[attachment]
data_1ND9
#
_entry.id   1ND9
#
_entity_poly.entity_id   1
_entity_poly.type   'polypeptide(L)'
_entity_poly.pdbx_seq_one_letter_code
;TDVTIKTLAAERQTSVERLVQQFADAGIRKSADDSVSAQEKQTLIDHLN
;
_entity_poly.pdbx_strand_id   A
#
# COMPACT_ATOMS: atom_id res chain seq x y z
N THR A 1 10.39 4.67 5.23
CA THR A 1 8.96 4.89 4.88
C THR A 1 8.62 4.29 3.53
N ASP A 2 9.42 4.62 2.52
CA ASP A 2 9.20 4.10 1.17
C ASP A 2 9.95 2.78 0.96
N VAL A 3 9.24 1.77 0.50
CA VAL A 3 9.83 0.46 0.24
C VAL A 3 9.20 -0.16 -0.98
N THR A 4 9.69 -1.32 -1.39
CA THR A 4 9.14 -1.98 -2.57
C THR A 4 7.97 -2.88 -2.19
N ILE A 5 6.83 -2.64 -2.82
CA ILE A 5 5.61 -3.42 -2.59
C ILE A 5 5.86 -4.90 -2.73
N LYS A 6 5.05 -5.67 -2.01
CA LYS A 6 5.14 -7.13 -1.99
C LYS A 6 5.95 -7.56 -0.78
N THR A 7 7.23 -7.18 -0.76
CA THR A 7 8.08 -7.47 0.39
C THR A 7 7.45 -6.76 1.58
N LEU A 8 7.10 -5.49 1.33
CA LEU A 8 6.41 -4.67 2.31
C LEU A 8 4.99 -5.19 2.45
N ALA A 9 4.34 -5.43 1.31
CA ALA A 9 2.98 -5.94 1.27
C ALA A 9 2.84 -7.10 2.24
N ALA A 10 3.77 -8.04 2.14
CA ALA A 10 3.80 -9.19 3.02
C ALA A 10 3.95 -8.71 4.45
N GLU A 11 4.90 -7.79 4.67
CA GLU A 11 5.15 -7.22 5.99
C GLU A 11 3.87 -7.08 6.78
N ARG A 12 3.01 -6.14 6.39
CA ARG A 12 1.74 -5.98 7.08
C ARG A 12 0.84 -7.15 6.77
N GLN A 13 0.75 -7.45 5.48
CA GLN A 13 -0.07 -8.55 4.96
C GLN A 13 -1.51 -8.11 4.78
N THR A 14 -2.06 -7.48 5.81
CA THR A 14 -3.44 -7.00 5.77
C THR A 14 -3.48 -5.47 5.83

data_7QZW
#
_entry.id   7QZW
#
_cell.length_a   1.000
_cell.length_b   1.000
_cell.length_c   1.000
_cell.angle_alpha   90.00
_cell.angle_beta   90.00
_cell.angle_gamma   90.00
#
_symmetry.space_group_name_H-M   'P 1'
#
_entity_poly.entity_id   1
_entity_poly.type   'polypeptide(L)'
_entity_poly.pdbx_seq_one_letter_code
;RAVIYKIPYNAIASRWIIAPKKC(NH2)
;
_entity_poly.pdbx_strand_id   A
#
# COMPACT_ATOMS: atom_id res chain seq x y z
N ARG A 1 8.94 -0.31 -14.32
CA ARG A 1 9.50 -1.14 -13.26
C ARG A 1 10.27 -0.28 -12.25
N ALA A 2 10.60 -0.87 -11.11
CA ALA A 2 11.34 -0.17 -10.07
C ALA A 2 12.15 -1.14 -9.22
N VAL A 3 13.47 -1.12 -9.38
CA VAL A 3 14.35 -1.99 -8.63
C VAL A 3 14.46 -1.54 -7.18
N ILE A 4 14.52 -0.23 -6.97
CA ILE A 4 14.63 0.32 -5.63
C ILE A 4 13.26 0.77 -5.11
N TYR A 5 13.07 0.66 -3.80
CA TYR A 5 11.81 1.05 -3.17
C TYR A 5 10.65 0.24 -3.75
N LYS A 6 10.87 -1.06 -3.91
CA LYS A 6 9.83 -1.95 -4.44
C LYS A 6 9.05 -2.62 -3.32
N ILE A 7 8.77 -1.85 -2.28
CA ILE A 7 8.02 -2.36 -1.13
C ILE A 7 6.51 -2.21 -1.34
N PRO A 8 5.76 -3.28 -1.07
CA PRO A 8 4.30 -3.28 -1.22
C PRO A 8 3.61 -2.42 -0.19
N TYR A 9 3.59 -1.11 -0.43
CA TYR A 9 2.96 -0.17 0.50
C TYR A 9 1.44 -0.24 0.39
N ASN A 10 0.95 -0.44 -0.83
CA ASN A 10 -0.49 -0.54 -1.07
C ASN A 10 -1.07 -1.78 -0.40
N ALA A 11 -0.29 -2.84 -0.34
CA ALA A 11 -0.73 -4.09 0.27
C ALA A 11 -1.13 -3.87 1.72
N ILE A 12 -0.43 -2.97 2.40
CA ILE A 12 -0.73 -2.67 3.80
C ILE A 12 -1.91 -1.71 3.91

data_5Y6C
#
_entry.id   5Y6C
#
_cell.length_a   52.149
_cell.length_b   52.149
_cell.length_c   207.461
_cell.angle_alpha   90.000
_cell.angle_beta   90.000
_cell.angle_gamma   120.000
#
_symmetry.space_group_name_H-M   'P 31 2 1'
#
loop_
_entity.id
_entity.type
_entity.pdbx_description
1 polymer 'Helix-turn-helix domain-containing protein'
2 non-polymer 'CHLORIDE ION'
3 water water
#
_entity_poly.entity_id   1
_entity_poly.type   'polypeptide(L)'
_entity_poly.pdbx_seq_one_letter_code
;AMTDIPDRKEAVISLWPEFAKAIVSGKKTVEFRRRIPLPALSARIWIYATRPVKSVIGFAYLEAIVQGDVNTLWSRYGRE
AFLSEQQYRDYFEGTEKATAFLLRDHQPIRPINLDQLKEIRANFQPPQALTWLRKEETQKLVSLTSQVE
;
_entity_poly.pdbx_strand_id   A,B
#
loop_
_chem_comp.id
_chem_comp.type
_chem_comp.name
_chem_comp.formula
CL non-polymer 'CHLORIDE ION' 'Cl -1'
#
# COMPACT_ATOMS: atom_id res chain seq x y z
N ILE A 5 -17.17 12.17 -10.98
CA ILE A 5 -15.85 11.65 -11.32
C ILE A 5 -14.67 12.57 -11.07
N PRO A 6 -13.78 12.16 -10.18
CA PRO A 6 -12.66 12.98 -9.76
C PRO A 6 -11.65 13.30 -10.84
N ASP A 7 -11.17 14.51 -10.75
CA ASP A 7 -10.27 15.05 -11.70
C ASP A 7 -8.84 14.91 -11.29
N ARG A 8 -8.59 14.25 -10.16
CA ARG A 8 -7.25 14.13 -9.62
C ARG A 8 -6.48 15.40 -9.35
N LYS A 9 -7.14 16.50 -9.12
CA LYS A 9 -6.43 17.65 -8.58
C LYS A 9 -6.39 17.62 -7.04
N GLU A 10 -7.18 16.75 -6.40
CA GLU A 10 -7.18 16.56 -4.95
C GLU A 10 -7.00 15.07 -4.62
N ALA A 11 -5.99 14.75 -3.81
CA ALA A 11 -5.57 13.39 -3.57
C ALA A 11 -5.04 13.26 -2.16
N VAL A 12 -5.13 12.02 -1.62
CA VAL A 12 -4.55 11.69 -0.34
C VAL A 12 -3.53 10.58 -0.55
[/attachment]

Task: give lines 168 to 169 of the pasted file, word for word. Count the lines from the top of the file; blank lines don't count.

CA ALA A 11 -5.57 13.39 -3.57
C ALA A 11 -5.04 13.26 -2.16